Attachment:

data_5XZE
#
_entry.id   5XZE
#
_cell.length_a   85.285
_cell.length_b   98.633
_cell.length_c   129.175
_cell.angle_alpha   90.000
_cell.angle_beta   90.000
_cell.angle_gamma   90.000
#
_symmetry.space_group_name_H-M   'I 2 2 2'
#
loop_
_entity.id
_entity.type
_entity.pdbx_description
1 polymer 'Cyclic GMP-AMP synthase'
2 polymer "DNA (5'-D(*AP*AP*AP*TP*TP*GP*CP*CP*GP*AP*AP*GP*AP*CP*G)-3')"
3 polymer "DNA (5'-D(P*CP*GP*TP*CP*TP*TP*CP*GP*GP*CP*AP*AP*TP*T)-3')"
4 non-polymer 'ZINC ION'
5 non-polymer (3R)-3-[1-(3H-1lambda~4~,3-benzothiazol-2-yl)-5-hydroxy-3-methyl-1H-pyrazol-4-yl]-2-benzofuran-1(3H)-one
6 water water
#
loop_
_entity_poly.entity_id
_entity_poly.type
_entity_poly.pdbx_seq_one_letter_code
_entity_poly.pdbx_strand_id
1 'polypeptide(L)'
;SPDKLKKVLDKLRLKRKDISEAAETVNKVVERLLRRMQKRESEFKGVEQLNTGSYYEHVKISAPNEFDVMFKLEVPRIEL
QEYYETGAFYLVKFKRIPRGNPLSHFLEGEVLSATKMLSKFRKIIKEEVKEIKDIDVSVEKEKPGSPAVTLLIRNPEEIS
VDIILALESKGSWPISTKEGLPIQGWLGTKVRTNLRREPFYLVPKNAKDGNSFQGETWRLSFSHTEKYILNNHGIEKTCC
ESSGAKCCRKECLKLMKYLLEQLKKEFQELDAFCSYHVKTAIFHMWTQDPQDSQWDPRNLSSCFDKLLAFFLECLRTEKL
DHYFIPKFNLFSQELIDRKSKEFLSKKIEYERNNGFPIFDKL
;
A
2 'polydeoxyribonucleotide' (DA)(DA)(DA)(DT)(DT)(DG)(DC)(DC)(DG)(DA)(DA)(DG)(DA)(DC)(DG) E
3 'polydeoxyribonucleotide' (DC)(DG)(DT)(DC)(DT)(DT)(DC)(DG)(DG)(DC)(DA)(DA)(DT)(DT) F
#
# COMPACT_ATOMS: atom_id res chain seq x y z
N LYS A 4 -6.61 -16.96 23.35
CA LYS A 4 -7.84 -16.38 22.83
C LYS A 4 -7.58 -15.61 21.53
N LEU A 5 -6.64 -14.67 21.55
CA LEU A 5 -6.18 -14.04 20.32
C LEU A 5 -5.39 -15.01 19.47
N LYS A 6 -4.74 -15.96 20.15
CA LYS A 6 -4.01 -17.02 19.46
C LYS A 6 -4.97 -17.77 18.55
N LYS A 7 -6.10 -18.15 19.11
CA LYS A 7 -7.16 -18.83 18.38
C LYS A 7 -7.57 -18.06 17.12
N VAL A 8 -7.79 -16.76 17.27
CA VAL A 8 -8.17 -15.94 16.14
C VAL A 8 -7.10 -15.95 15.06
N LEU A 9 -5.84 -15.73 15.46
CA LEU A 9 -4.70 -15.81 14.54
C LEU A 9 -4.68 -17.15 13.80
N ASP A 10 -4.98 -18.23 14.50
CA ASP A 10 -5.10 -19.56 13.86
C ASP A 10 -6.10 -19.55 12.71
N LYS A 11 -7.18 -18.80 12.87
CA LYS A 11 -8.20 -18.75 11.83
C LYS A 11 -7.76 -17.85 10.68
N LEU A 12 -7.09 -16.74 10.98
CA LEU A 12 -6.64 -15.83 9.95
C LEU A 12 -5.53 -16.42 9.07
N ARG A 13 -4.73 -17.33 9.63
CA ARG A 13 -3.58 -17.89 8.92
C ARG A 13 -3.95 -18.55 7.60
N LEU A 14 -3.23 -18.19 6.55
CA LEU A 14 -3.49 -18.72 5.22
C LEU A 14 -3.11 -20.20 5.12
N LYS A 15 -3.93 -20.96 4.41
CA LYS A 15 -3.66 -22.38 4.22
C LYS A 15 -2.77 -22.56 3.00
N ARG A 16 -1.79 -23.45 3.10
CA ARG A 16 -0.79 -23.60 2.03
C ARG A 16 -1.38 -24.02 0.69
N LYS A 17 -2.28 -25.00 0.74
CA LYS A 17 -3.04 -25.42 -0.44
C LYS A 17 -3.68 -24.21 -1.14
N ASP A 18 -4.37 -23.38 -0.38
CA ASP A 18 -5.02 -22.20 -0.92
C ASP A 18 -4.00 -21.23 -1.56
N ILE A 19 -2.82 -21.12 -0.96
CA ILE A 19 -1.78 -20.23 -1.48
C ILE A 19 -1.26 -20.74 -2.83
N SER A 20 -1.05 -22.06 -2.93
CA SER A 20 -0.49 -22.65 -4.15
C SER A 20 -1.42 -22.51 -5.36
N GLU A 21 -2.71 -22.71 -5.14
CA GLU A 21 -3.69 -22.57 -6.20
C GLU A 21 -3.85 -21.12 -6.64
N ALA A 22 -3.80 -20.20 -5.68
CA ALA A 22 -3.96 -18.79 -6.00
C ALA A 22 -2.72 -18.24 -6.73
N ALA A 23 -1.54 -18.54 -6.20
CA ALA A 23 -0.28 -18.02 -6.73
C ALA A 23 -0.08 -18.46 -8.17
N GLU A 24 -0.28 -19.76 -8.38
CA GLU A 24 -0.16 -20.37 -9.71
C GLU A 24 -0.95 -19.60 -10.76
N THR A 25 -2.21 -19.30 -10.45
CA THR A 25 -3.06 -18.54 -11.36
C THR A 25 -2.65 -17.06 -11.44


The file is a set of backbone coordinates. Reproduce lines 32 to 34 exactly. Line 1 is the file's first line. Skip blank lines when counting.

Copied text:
QEYYETGAFYLVKFKRIPRGNPLSHFLEGEVLSATKMLSKFRKIIKEEVKEIKDIDVSVEKEKPGSPAVTLLIRNPEEIS
VDIILALESKGSWPISTKEGLPIQGWLGTKVRTNLRREPFYLVPKNAKDGNSFQGETWRLSFSHTEKYILNNHGIEKTCC
ESSGAKCCRKECLKLMKYLLEQLKKEFQELDAFCSYHVKTAIFHMWTQDPQDSQWDPRNLSSCFDKLLAFFLECLRTEKL